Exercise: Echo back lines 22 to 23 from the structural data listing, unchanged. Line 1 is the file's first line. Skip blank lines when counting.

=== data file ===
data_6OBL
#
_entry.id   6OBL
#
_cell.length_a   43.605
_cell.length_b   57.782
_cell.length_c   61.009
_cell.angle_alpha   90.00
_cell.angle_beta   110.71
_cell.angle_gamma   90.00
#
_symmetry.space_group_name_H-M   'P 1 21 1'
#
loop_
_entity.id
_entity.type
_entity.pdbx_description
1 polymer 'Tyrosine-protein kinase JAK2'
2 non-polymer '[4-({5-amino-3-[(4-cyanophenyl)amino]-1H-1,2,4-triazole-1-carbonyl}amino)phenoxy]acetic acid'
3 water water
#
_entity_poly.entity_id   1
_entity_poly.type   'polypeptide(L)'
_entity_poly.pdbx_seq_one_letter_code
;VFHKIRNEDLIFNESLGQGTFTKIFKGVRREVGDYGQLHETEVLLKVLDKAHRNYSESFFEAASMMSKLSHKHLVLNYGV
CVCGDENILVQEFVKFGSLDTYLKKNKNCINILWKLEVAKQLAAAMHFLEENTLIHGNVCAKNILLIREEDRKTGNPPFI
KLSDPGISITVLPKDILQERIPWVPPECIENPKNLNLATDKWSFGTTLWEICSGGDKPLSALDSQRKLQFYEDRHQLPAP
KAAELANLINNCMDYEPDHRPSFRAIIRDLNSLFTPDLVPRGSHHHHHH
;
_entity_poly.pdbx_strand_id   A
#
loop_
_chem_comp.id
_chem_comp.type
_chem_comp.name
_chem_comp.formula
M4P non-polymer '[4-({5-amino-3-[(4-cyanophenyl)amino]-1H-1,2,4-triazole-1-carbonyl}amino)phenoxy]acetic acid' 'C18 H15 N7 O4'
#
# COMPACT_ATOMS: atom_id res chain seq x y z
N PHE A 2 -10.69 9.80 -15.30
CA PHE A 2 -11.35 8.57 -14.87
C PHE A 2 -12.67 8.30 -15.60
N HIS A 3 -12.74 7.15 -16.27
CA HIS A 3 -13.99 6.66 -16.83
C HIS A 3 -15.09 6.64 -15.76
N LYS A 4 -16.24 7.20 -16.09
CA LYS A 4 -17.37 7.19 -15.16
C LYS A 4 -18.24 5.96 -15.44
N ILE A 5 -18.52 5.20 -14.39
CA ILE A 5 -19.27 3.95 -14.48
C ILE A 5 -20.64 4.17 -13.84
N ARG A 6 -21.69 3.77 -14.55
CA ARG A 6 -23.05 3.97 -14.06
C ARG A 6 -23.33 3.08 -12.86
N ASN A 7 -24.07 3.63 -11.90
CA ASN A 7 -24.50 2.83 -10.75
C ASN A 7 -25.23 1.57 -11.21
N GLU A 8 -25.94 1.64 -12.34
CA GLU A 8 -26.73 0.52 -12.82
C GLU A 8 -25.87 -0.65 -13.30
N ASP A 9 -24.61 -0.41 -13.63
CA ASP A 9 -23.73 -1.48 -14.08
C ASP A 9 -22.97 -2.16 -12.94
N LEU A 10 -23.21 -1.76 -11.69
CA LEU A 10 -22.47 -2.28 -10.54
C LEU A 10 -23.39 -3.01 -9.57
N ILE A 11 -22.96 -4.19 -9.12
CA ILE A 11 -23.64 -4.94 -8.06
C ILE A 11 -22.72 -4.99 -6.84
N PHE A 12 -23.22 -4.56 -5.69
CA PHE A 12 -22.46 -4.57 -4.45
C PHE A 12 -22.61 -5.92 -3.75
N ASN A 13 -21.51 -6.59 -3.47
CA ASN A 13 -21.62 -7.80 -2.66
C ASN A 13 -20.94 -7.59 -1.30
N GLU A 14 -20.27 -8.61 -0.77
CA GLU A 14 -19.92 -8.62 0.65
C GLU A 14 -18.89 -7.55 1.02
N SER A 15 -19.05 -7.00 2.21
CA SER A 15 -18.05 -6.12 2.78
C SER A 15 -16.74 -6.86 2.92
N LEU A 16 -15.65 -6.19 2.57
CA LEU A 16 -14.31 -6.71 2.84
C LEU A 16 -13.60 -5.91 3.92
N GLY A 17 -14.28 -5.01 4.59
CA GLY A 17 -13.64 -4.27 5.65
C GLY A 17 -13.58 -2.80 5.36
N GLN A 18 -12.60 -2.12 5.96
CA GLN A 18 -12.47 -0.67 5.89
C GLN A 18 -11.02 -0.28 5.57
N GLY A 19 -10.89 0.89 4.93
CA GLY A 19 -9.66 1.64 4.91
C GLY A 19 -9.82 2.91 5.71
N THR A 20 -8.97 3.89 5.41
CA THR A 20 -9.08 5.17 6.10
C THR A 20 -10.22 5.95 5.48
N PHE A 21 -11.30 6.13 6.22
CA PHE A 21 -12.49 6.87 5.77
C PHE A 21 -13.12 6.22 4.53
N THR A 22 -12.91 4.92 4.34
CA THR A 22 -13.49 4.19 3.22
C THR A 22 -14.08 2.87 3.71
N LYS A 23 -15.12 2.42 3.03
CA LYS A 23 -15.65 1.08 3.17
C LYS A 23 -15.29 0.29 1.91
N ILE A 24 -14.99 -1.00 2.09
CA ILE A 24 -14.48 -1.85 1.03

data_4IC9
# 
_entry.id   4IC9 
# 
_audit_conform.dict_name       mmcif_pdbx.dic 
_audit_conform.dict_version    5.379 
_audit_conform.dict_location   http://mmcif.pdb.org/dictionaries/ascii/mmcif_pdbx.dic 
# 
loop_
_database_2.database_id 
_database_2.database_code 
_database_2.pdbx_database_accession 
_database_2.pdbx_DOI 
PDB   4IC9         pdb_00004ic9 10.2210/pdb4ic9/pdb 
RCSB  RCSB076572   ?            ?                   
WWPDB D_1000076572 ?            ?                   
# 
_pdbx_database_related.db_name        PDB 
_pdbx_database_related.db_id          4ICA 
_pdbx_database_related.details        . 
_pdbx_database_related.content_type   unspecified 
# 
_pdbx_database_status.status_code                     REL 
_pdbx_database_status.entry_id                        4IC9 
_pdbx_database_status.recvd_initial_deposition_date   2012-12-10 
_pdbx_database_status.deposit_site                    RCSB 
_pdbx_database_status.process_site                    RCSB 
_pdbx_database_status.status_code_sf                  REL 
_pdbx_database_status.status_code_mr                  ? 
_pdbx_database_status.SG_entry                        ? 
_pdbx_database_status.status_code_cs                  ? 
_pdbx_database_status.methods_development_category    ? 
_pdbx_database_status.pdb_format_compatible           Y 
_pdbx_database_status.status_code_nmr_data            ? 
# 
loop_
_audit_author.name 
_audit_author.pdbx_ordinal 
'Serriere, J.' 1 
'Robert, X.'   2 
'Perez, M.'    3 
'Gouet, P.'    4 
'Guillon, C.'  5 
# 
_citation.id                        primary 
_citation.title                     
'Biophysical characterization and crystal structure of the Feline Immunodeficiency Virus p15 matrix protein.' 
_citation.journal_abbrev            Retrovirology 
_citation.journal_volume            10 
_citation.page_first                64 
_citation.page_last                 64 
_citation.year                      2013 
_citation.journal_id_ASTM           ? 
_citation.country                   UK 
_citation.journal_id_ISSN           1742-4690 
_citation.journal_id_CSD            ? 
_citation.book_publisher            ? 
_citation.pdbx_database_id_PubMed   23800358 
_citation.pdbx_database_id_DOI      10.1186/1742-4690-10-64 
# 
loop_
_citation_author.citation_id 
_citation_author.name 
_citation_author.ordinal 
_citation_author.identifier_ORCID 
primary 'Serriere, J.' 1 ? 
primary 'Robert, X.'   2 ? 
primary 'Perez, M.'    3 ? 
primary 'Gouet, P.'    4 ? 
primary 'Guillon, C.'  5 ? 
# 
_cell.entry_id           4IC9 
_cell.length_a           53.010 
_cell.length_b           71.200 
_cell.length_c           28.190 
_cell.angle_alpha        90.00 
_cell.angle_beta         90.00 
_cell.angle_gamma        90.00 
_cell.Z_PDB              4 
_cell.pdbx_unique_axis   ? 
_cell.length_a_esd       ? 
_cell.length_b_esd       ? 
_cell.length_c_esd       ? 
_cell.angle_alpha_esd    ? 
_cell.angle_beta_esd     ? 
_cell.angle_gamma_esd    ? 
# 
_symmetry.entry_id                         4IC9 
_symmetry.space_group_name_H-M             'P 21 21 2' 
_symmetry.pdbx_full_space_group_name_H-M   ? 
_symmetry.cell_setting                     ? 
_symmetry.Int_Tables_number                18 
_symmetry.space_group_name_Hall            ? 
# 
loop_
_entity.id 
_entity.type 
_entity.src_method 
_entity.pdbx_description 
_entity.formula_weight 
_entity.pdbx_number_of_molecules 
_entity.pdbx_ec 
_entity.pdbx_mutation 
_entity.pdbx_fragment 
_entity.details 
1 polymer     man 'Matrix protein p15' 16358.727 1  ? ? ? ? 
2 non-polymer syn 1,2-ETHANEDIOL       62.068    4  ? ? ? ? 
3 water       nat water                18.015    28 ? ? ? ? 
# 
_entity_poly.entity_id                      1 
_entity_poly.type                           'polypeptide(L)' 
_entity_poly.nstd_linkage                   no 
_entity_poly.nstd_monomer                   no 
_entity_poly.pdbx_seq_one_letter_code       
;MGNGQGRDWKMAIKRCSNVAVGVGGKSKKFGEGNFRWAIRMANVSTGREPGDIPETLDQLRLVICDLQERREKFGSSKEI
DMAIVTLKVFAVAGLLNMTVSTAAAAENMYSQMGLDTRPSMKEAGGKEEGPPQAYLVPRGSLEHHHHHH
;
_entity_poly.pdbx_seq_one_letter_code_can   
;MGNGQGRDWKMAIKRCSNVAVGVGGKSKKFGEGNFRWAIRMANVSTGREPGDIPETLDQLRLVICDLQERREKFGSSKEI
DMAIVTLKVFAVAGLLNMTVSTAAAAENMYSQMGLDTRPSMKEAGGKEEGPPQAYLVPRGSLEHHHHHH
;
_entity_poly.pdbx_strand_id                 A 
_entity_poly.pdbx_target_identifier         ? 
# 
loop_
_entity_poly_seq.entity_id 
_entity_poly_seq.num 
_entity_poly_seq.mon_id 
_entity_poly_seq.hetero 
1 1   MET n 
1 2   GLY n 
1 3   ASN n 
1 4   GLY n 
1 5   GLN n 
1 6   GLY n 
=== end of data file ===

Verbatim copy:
_entity_poly.entity_id   1
_entity_poly.type   'polypeptide(L)'